certainty. The problem of the origins of Gnosticism
is still ardently discussed. It is true that after a certain
epoch Gnostic ideas spread beyond Christian circles,
but still one cannot be at all sure that these ideas were
not born there. No Gnostic text before Christianity is
known, and the most ancient known Gnostics are
Christians. In addition, it seems even more difficult to
explain the profound opposition between God and the
world by Hellenism, Zoroastrianism, or Judaism than
by the New Testament. In the fourth Gospel, for exam-
ple, the opposition between God and the world is
already emphasized nearly as much as among the
Gnostics.

It is possible that the crucifixion of Christ, that is
to say, the defeat of the Just One in the world, caused
this deep pessimism with regard to the world. Besides,
the Paulinist and Johannist idea that one could not be
saved except by divine Grace means that there is a
deep separation between nature and salvation.

Manicheism. Founded in the third century of our
era by the Persian Mani, Manicheism is one of the late,
syncretist forms of Gnosticism. Mani wanted to unite
Christianity (under its Gnostic form) with Zoroastrian-
ism, Buddhism, and Greek philosophy. In fact, the part
played by Gnostic Christianity is by far the most im-


043

portant part of his doctrine. But he made Gnostic
dualism more rigid and more systematic, reinforcing
it on the model of Zoroastrian dualism. With him the
two principles are truly independent and co-eternal.
Evil for him was identical with matter, but he de-
scribed evil as having traits which reminded one of
Ahriman.

Nobody was as consciously and voluntarily a dualist
as Mani. For him the positing of two principles was
the foundation of all true religion. By assembling
Gnostic myths, he constructed a great myth which
described the primitive separation of the two principles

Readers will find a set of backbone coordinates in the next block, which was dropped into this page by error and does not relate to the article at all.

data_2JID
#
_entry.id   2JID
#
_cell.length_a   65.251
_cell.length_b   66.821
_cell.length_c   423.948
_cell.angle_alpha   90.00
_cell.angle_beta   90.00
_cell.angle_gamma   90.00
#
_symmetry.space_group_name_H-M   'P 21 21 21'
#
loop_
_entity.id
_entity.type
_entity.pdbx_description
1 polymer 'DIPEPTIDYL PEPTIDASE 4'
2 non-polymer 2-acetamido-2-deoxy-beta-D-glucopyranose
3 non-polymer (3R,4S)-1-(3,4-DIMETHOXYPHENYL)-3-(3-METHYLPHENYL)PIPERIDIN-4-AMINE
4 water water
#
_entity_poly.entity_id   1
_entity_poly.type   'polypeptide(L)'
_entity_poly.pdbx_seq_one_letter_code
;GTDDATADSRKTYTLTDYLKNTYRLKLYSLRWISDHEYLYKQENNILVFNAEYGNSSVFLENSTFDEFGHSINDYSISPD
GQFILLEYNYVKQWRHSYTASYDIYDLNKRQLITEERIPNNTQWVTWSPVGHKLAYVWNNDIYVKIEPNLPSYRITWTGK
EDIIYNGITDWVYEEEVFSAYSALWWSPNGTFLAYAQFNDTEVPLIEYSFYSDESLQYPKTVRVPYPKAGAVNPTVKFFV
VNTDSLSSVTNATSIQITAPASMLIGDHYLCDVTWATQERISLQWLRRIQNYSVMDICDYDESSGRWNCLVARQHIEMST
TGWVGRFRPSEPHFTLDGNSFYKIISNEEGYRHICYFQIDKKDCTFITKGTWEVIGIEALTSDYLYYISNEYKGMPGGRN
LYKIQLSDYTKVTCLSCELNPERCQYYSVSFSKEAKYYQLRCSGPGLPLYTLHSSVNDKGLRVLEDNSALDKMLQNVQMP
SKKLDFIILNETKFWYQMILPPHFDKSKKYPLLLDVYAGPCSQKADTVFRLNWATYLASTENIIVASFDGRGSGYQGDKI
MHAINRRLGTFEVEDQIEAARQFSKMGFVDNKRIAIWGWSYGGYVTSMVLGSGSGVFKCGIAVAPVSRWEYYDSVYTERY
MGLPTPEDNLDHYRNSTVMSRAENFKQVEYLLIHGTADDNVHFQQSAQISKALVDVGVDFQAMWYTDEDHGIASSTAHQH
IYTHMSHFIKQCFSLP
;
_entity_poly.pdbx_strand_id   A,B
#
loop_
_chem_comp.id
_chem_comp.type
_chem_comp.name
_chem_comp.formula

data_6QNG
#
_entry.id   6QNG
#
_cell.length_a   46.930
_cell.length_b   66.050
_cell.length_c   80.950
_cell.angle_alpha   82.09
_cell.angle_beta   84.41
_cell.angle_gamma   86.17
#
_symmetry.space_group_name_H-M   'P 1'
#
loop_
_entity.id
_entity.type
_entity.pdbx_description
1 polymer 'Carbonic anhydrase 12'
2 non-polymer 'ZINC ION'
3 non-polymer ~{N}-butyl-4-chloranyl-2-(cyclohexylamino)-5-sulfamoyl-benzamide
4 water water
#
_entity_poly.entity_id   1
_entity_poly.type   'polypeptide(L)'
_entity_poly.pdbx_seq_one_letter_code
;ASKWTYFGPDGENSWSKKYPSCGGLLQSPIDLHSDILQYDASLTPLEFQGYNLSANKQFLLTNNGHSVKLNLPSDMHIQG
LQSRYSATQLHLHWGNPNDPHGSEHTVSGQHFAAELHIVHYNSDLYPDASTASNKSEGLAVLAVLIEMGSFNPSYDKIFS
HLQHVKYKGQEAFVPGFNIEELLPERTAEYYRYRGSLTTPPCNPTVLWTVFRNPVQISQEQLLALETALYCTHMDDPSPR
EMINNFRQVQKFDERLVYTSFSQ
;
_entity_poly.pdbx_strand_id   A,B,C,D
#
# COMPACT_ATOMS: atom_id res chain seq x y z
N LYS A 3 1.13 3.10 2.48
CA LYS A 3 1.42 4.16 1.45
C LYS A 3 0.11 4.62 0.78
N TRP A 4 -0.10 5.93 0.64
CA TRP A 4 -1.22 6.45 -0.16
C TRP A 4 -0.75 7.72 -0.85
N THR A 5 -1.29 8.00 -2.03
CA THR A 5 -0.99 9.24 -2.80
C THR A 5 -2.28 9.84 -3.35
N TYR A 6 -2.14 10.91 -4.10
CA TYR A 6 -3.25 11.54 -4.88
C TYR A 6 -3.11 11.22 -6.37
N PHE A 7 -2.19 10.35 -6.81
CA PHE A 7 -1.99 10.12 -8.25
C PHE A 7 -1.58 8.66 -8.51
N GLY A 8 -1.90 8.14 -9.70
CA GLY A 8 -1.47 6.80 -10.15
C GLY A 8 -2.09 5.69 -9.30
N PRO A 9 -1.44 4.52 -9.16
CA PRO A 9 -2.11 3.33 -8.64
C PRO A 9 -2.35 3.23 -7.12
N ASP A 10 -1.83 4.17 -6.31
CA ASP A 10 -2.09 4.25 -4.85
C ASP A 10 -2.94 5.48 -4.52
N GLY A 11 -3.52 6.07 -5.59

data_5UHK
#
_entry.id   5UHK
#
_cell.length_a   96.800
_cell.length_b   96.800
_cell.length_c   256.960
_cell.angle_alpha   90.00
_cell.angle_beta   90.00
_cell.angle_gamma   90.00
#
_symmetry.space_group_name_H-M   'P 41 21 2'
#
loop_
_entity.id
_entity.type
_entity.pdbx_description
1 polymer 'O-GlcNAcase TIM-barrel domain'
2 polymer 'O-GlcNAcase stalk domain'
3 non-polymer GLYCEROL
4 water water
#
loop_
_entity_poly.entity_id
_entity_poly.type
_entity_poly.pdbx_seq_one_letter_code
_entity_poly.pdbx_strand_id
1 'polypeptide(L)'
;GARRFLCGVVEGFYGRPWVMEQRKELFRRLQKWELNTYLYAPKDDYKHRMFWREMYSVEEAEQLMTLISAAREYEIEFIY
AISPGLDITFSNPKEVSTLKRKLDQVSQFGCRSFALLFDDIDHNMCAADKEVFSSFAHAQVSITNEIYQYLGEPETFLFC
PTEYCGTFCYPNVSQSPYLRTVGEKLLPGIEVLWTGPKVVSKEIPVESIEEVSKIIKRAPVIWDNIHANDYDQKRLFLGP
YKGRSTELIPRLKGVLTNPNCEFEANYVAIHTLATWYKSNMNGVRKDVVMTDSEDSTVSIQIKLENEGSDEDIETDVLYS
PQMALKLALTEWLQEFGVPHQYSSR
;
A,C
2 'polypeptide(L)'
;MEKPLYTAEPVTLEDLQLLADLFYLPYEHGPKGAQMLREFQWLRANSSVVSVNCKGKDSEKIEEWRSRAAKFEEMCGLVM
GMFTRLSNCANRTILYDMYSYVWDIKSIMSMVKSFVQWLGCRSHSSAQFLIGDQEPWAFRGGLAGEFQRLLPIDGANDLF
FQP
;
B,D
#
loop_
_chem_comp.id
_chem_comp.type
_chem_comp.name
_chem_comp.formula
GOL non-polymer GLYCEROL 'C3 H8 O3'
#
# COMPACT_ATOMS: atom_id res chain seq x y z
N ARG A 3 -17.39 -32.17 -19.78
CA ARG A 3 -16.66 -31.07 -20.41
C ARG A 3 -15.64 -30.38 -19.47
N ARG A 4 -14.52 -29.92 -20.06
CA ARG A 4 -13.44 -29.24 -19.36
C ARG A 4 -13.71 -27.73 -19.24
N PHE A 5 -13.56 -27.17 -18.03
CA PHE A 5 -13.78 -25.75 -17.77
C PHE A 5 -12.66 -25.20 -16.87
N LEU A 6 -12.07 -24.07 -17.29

(Light, the substance of the soul, and Darkness, that
is to say, matter); then their mixture, after Darkness
attacked Light and engulfed some of its parts; then
the way the particles of Light (souls) can be freed from
Darkness and return to their source. He announced that
some day all creatures would be brought back to their
origin, that the principles would once again be sepa-
rated, this time forever.

It is often believed that the Manicheans divided all
the creatures of the world into absolutely good or
absolutely evil beings. This tendency is, however,
rather typical of the Zoroastrians. For the Manicheans,
everything in the world was a mixture; pure goodness
and evil existed only in the principles. Moreover, the
Manicheans were neither violent nor intolerant; they
adapted their language to that of other religions,
thinking that there was something good in nearly all
of them. Salvation for them did not consist in fighting
against certain beings, but in fighting against matter
(Darkness) in themselves, and in escaping from the
world.

Dualistic Heresies of the Middle Ages. The dualistic
heresies of the Middle Ages—that of the Paulicians,
who flourished in Armenia and Asia Minor between
the seventh and the tenth centuries, and continued later
in the Balkans; that of the Bogomils, whose doctrine
started in Bulgaria and spread in the Balkans between
the tenth and the fifteenth centuries; that of the
Cathari, who flourished in Western Europe in the
twelfth and the thirteenth centuries—probably sprang
not from Manicheism but, like Manicheism itself, from
Gnosticism, which had continued in the Orient. The
principle of all these dualisms is still the profound
distinction between God and the world.

Augustinian Theology. It has sometimes been held
that Manicheism exerted some influence on the theol-
ogy of Saint Augustine, who, in his youth, was a
Manichean for nine years. But whatever there is of
dualism in him seems rather to come from Saint Paul
and Saint John the Evangelist, who, without themselves
being Gnostics, may have been the principal inspirers
of Gnosticism. Be that as it may, Saint Augustine kept
alive in occidental theology a rather strong dualistic
trend by his deep separation of Nature from Grace.
We find this sort of dualism again in Luther and in
the Jansenists.